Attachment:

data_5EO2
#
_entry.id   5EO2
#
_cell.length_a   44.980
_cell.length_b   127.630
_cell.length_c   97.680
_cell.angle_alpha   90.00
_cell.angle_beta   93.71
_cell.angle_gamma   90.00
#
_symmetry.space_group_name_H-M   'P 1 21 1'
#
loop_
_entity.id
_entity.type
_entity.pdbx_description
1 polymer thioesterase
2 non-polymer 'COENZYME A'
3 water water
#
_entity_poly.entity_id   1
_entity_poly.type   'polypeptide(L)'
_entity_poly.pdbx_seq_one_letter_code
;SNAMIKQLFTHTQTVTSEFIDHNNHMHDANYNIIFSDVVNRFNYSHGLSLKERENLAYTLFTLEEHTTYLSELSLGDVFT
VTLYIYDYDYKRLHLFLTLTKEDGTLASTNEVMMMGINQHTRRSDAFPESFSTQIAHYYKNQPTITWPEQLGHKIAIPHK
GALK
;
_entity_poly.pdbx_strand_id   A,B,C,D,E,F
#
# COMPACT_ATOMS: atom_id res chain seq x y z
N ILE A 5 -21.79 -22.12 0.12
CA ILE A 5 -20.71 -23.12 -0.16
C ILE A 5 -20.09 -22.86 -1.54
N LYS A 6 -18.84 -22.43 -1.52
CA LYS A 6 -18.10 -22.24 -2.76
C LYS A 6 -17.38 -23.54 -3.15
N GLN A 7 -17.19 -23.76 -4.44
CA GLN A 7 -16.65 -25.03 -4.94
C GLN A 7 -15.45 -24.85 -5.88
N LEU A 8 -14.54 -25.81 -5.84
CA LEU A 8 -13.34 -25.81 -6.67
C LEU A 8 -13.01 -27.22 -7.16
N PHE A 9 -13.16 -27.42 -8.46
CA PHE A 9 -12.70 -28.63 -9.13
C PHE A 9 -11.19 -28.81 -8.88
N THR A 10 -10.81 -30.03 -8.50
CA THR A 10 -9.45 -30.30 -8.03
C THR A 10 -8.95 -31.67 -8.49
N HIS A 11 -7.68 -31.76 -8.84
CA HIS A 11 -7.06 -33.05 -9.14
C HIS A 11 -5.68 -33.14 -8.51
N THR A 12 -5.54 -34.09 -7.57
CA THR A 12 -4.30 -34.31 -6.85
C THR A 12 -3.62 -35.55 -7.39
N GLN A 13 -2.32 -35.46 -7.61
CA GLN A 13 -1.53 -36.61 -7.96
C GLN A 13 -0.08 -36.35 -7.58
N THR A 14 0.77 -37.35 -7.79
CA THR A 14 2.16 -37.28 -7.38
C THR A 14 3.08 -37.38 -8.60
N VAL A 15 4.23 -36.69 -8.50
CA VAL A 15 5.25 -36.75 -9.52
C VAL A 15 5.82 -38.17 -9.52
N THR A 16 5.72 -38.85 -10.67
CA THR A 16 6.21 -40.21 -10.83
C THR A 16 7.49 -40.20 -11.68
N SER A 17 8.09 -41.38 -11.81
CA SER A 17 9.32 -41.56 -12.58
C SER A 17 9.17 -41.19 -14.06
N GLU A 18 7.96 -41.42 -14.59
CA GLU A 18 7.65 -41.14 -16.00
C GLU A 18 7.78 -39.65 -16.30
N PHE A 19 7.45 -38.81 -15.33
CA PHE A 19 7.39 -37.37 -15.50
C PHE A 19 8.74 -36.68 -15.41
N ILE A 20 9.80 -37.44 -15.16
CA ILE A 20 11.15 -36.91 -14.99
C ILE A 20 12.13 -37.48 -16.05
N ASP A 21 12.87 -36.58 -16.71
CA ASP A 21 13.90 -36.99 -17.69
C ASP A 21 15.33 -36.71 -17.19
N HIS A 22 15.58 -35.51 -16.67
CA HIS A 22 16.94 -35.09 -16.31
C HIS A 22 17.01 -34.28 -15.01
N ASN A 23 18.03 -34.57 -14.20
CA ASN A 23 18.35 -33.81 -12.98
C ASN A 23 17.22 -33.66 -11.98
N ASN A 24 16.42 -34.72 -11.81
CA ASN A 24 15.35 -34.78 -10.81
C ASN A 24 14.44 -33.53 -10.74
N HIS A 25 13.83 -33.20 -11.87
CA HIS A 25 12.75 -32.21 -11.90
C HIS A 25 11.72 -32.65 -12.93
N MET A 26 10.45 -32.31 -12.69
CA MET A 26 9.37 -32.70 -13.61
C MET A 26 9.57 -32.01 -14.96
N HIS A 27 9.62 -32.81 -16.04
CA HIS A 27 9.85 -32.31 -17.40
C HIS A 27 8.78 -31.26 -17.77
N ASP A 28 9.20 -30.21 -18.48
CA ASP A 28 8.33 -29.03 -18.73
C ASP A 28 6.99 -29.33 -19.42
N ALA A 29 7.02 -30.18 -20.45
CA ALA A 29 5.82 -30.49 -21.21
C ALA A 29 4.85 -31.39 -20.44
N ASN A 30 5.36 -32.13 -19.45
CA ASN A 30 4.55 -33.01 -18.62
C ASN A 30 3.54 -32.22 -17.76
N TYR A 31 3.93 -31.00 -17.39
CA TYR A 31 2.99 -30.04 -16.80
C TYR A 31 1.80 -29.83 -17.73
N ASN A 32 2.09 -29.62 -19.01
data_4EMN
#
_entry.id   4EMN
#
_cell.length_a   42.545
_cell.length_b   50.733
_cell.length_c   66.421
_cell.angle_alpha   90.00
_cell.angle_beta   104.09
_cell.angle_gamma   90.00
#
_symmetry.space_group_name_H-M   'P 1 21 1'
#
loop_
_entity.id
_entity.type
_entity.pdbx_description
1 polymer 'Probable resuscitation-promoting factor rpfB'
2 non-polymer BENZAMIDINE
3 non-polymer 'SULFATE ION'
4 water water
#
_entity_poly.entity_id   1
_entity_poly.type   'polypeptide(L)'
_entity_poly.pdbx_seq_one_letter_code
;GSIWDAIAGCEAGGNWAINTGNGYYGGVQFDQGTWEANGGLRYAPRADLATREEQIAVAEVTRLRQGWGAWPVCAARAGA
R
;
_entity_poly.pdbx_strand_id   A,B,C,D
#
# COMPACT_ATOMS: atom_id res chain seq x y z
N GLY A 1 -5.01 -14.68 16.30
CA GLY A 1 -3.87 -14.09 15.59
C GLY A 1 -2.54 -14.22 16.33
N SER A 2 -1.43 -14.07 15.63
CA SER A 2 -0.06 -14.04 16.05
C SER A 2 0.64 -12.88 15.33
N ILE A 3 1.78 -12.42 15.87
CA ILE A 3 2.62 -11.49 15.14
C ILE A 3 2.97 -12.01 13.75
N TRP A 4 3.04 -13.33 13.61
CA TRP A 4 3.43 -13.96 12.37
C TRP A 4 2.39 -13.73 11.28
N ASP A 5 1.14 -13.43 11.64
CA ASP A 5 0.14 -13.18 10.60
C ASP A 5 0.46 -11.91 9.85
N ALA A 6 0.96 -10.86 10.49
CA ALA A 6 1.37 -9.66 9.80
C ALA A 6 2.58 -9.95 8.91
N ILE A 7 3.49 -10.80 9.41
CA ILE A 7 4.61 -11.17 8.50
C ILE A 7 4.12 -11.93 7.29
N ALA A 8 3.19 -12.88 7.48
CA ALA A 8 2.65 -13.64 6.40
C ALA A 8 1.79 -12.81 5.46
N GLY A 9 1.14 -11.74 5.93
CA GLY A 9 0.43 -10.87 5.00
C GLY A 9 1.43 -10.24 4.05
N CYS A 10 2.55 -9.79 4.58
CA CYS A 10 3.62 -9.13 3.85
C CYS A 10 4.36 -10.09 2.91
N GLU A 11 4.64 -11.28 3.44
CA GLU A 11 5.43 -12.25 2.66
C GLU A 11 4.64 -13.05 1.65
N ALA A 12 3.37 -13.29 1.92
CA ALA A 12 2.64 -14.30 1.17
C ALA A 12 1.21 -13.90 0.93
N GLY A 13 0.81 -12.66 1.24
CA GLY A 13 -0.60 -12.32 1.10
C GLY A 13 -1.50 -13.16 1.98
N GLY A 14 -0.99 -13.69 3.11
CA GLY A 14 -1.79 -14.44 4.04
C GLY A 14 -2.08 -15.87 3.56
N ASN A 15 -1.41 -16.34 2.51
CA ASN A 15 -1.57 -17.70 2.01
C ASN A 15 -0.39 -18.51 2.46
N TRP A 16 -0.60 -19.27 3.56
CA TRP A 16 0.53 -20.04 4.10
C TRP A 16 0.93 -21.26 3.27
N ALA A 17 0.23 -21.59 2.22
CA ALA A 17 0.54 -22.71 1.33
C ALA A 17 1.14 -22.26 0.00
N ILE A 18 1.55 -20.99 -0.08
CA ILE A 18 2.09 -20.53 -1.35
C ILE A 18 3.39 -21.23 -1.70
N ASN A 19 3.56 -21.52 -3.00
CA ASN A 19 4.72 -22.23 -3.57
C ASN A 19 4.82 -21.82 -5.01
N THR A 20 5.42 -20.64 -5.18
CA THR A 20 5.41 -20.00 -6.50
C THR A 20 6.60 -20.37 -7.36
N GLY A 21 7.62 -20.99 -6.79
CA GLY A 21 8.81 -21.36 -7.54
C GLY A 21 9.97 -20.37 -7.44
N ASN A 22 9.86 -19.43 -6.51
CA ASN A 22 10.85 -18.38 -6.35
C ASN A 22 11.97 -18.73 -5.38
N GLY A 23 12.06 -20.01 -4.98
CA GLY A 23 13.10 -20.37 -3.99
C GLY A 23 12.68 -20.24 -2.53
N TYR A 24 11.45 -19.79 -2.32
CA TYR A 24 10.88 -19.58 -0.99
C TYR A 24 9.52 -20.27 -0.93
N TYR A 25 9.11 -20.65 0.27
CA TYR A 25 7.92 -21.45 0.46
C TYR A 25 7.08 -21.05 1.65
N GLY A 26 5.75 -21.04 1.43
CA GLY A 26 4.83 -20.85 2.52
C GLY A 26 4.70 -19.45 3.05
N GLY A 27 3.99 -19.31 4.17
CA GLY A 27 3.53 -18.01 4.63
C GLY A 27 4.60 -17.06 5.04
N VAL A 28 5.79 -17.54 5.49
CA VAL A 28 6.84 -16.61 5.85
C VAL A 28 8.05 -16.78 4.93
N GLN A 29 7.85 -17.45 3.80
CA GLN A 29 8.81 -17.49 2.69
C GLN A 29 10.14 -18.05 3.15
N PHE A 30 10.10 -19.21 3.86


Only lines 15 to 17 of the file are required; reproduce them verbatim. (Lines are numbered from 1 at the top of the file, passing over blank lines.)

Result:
_entity.id
_entity.type
_entity.pdbx_description